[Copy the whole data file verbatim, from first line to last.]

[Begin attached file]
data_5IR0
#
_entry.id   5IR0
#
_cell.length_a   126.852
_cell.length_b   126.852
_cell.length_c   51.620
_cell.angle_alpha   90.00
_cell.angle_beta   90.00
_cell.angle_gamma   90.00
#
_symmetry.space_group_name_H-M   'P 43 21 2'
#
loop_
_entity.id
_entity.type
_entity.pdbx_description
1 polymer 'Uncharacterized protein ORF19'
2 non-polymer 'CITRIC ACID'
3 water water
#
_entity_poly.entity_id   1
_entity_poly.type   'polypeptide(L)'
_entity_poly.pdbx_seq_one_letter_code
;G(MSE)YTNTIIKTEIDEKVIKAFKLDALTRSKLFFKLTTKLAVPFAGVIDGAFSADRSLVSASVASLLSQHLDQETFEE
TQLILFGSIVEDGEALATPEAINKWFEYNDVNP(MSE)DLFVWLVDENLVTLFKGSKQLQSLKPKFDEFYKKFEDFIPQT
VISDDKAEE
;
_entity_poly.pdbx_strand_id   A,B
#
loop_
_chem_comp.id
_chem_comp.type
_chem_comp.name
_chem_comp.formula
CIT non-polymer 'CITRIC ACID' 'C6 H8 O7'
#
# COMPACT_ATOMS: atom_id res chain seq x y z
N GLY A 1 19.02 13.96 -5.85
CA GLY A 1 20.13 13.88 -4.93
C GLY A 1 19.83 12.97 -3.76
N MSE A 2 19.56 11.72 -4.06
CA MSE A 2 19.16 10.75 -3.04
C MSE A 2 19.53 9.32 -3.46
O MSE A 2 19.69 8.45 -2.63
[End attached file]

data_5IR0
#
_entry.id   5IR0
#
_cell.length_a   126.852
_cell.length_b   126.852
_cell.length_c   51.620
_cell.angle_alpha   90.00
_cell.angle_beta   90.00
_cell.angle_gamma   90.00
#
_symmetry.space_group_name_H-M   'P 43 21 2'
#
loop_
_entity.id
_entity.type
_entity.pdbx_description
1 polymer 'Uncharacterized protein ORF19'
2 non-polymer 'CITRIC ACID'
3 water water
#
_entity_poly.entity_id   1
_entity_poly.type   'polypeptide(L)'
_entity_poly.pdbx_seq_one_letter_code
;G(MSE)YTNTIIKTEIDEKVIKAFKLDALTRSKLFFKLTTKLAVPFAGVIDGAFSADRSLVSASVASLLSQHLDQETFEE
TQLILFGSIVEDGEALATPEAINKWFEYNDVNP(MSE)DLFVWLVDENLVTLFKGSKQLQSLKPKFDEFYKKFEDFIPQT
VISDDKAEE
;
_entity_poly.pdbx_strand_id   A,B
#
loop_
_chem_comp.id
_chem_comp.type
_chem_comp.name
_chem_comp.formula
CIT non-polymer 'CITRIC ACID' 'C6 H8 O7'
#
# COMPACT_ATOMS: atom_id res chain seq x y z
N GLY A 1 19.02 13.96 -5.85
CA GLY A 1 20.13 13.88 -4.93
C GLY A 1 19.83 12.97 -3.76
N MSE A 2 19.56 11.72 -4.06
CA MSE A 2 19.16 10.75 -3.04
C MSE A 2 19.53 9.32 -3.46
O MSE A 2 19.69 8.45 -2.63